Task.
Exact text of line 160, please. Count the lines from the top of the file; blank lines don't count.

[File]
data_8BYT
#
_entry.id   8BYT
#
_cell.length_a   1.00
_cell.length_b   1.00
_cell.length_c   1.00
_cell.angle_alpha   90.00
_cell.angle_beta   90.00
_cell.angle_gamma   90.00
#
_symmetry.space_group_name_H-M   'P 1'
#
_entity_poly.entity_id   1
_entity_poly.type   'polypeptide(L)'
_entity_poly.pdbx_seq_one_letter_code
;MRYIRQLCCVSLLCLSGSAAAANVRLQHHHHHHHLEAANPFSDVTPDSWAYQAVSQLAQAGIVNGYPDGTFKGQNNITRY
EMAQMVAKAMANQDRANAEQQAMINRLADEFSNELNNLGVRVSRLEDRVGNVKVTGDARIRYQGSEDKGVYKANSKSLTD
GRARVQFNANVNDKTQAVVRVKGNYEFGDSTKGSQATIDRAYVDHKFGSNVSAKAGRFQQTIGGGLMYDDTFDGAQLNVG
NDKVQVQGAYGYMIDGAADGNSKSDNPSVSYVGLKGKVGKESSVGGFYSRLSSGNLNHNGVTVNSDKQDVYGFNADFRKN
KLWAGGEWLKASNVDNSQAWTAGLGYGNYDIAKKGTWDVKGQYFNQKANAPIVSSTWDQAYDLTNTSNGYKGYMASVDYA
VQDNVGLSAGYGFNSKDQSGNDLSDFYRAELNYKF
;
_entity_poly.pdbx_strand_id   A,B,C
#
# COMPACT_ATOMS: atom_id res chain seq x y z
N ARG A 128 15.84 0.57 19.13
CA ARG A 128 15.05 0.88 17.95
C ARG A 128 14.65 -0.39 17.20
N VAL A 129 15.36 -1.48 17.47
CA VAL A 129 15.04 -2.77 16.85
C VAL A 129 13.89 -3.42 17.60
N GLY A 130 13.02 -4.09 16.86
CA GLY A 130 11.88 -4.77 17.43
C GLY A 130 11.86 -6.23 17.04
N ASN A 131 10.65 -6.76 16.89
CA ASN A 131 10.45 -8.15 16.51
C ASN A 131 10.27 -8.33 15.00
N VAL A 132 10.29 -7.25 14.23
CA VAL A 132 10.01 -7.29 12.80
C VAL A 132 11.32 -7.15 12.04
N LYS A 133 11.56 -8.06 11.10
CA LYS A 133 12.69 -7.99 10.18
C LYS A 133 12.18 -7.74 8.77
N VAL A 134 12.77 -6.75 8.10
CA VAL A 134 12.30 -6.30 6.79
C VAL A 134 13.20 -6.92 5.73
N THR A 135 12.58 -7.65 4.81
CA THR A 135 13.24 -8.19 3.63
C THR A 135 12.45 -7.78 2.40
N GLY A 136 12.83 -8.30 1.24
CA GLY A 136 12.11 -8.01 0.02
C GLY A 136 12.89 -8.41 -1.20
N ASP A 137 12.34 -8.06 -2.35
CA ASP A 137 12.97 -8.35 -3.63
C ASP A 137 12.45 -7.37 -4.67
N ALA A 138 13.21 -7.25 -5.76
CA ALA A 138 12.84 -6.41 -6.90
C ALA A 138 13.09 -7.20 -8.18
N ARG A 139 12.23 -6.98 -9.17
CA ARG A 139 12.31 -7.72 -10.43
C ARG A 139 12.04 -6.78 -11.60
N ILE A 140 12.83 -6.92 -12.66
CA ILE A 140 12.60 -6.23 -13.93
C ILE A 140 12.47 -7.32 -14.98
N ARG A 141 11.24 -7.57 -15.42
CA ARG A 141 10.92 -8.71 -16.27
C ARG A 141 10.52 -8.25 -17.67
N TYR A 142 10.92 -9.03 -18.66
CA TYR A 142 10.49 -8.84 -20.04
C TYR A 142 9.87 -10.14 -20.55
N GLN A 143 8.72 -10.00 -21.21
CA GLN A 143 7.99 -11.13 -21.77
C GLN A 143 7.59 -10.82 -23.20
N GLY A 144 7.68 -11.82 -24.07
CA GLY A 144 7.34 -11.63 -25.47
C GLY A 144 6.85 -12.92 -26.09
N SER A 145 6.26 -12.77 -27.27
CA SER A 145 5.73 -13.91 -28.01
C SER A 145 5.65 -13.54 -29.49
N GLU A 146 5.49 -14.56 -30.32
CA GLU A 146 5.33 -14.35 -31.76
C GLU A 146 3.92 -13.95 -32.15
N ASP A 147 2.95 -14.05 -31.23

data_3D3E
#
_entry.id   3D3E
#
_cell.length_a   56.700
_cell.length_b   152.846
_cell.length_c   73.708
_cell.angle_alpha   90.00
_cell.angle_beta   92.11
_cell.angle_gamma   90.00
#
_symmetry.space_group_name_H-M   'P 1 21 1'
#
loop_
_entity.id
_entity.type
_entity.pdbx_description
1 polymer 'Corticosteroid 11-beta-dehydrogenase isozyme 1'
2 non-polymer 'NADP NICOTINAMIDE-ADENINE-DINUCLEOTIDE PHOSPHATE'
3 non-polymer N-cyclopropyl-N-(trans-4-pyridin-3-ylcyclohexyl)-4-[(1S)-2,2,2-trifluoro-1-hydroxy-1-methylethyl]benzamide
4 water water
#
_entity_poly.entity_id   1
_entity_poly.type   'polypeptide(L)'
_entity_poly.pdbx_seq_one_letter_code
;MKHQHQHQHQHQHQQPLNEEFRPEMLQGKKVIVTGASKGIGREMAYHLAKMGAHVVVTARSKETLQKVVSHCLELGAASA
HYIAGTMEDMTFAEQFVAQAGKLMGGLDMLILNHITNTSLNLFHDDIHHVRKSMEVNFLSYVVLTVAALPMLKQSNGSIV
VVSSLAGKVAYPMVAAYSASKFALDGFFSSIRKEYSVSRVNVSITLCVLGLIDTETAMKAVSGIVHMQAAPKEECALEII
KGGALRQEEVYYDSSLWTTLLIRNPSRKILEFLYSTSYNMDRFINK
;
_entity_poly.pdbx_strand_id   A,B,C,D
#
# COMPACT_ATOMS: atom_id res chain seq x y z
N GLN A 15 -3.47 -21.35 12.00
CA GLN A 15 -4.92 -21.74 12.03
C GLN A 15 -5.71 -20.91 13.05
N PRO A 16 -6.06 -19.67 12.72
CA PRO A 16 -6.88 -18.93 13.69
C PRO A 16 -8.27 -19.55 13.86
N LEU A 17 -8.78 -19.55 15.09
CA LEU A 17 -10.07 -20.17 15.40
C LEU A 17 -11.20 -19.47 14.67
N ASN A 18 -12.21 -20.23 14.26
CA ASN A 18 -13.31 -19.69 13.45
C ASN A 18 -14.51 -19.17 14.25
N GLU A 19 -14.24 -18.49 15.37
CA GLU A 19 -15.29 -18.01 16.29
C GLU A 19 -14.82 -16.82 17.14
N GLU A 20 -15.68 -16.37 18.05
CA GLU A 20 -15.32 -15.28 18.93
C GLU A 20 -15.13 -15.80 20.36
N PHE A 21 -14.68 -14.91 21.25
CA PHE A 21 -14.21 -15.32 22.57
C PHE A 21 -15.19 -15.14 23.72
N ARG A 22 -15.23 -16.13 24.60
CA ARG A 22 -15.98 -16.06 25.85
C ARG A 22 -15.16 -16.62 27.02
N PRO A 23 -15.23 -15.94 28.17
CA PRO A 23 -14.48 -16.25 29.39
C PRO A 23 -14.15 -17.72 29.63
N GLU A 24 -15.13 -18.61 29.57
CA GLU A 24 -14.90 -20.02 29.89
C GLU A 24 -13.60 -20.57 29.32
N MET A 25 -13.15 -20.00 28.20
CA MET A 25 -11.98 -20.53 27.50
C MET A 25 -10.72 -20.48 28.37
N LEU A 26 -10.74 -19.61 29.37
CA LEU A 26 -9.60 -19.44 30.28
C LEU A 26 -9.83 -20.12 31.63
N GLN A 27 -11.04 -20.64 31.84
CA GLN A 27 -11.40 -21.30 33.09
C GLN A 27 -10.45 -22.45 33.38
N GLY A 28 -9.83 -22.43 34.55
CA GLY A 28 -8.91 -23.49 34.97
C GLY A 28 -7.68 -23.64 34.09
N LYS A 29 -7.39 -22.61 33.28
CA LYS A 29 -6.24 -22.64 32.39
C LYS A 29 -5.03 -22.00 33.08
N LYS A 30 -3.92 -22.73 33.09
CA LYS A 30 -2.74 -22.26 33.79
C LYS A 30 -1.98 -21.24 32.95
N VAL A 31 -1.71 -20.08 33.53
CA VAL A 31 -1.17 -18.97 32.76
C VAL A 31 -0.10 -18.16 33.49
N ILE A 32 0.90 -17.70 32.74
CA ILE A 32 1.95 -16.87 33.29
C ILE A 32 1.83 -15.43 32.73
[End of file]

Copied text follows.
N LYS A 29 -7.39 -22.61 33.28